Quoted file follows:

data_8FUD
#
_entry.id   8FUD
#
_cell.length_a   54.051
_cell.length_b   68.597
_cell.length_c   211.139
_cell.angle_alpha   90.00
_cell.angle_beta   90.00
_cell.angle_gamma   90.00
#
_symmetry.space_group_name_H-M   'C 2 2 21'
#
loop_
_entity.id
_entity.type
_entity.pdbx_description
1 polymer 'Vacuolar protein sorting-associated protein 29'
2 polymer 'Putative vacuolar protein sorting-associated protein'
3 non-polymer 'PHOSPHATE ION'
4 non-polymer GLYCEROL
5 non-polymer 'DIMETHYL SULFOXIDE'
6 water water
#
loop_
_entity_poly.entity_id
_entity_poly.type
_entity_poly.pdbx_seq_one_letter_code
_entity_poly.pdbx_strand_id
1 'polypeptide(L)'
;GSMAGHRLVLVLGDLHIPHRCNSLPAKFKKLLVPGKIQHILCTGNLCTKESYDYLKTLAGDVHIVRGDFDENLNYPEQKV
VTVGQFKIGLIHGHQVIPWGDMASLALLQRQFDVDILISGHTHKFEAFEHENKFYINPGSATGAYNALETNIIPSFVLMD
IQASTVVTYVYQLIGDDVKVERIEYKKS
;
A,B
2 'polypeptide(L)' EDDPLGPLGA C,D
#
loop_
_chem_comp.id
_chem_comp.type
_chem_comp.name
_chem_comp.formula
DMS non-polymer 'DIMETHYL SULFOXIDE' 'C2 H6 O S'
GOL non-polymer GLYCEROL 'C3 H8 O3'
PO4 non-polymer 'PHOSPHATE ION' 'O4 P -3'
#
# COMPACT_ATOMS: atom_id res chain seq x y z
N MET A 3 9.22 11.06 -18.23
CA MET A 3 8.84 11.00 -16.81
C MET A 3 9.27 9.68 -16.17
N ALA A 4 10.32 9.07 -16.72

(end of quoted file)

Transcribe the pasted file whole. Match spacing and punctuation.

data_8FUD
#
_entry.id   8FUD
#
_cell.length_a   54.051
_cell.length_b   68.597
_cell.length_c   211.139
_cell.angle_alpha   90.00
_cell.angle_beta   90.00
_cell.angle_gamma   90.00
#
_symmetry.space_group_name_H-M   'C 2 2 21'
#
loop_
_entity.id
_entity.type
_entity.pdbx_description
1 polymer 'Vacuolar protein sorting-associated protein 29'
2 polymer 'Putative vacuolar protein sorting-associated protein'
3 non-polymer 'PHOSPHATE ION'
4 non-polymer GLYCEROL
5 non-polymer 'DIMETHYL SULFOXIDE'
6 water water
#
loop_
_entity_poly.entity_id
_entity_poly.type
_entity_poly.pdbx_seq_one_letter_code
_entity_poly.pdbx_strand_id
1 'polypeptide(L)'
;GSMAGHRLVLVLGDLHIPHRCNSLPAKFKKLLVPGKIQHILCTGNLCTKESYDYLKTLAGDVHIVRGDFDENLNYPEQKV
VTVGQFKIGLIHGHQVIPWGDMASLALLQRQFDVDILISGHTHKFEAFEHENKFYINPGSATGAYNALETNIIPSFVLMD
IQASTVVTYVYQLIGDDVKVERIEYKKS
;
A,B
2 'polypeptide(L)' EDDPLGPLGA C,D
#
loop_
_chem_comp.id
_chem_comp.type
_chem_comp.name
_chem_comp.formula
DMS non-polymer 'DIMETHYL SULFOXIDE' 'C2 H6 O S'
GOL non-polymer GLYCEROL 'C3 H8 O3'
PO4 non-polymer 'PHOSPHATE ION' 'O4 P -3'
#
# COMPACT_ATOMS: atom_id res chain seq x y z
N MET A 3 9.22 11.06 -18.23
CA MET A 3 8.84 11.00 -16.81
C MET A 3 9.27 9.68 -16.17
N ALA A 4 10.32 9.07 -16.72